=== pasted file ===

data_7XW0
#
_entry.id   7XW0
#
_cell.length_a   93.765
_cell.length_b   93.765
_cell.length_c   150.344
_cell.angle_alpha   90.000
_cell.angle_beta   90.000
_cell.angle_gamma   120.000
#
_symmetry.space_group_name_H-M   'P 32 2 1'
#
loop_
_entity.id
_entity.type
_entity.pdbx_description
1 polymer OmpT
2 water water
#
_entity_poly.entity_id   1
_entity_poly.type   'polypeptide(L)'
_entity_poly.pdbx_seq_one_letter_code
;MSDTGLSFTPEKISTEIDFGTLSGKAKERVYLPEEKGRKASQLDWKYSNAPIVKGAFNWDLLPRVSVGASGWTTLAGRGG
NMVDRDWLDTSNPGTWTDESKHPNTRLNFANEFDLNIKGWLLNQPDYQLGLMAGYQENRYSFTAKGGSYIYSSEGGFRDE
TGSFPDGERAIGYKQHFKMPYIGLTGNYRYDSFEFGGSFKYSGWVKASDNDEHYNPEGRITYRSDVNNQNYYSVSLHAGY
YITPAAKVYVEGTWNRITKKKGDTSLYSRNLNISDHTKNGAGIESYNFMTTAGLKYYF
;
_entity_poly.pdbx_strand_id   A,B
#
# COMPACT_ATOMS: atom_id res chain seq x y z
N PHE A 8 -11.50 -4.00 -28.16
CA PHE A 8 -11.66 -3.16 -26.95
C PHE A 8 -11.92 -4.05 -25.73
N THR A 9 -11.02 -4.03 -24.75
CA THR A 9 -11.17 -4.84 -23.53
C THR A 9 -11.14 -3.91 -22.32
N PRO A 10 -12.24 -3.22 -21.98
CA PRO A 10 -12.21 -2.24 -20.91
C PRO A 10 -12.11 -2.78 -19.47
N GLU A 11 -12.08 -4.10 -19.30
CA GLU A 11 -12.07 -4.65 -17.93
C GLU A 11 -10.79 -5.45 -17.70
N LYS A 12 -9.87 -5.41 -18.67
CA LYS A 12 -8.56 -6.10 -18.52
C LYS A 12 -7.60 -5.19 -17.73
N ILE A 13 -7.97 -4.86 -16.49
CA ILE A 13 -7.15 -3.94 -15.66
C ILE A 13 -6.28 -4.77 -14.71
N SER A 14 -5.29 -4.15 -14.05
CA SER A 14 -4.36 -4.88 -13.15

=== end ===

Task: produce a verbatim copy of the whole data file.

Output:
data_7XW0
#
_entry.id   7XW0
#
_cell.length_a   93.765
_cell.length_b   93.765
_cell.length_c   150.344
_cell.angle_alpha   90.000
_cell.angle_beta   90.000
_cell.angle_gamma   120.000
#
_symmetry.space_group_name_H-M   'P 32 2 1'
#
loop_
_entity.id
_entity.type
_entity.pdbx_description
1 polymer OmpT
2 water water
#
_entity_poly.entity_id   1
_entity_poly.type   'polypeptide(L)'
_entity_poly.pdbx_seq_one_letter_code
;MSDTGLSFTPEKISTEIDFGTLSGKAKERVYLPEEKGRKASQLDWKYSNAPIVKGAFNWDLLPRVSVGASGWTTLAGRGG
NMVDRDWLDTSNPGTWTDESKHPNTRLNFANEFDLNIKGWLLNQPDYQLGLMAGYQENRYSFTAKGGSYIYSSEGGFRDE
TGSFPDGERAIGYKQHFKMPYIGLTGNYRYDSFEFGGSFKYSGWVKASDNDEHYNPEGRITYRSDVNNQNYYSVSLHAGY
YITPAAKVYVEGTWNRITKKKGDTSLYSRNLNISDHTKNGAGIESYNFMTTAGLKYYF
;
_entity_poly.pdbx_strand_id   A,B
#
# COMPACT_ATOMS: atom_id res chain seq x y z
N PHE A 8 -11.50 -4.00 -28.16
CA PHE A 8 -11.66 -3.16 -26.95
C PHE A 8 -11.92 -4.05 -25.73
N THR A 9 -11.02 -4.03 -24.75
CA THR A 9 -11.17 -4.84 -23.53
C THR A 9 -11.14 -3.91 -22.32
N PRO A 10 -12.24 -3.22 -21.98
CA PRO A 10 -12.21 -2.24 -20.91
C PRO A 10 -12.11 -2.78 -19.47
N GLU A 11 -12.08 -4.10 -19.30
CA GLU A 11 -12.07 -4.65 -17.93
C GLU A 11 -10.79 -5.45 -17.70
N LYS A 12 -9.87 -5.41 -18.67
CA LYS A 12 -8.56 -6.10 -18.52
C LYS A 12 -7.60 -5.19 -17.73
N ILE A 13 -7.97 -4.86 -16.49
CA ILE A 13 -7.15 -3.94 -15.66
C ILE A 13 -6.28 -4.77 -14.71
N SER A 14 -5.29 -4.15 -14.05
CA SER A 14 -4.36 -4.88 -13.15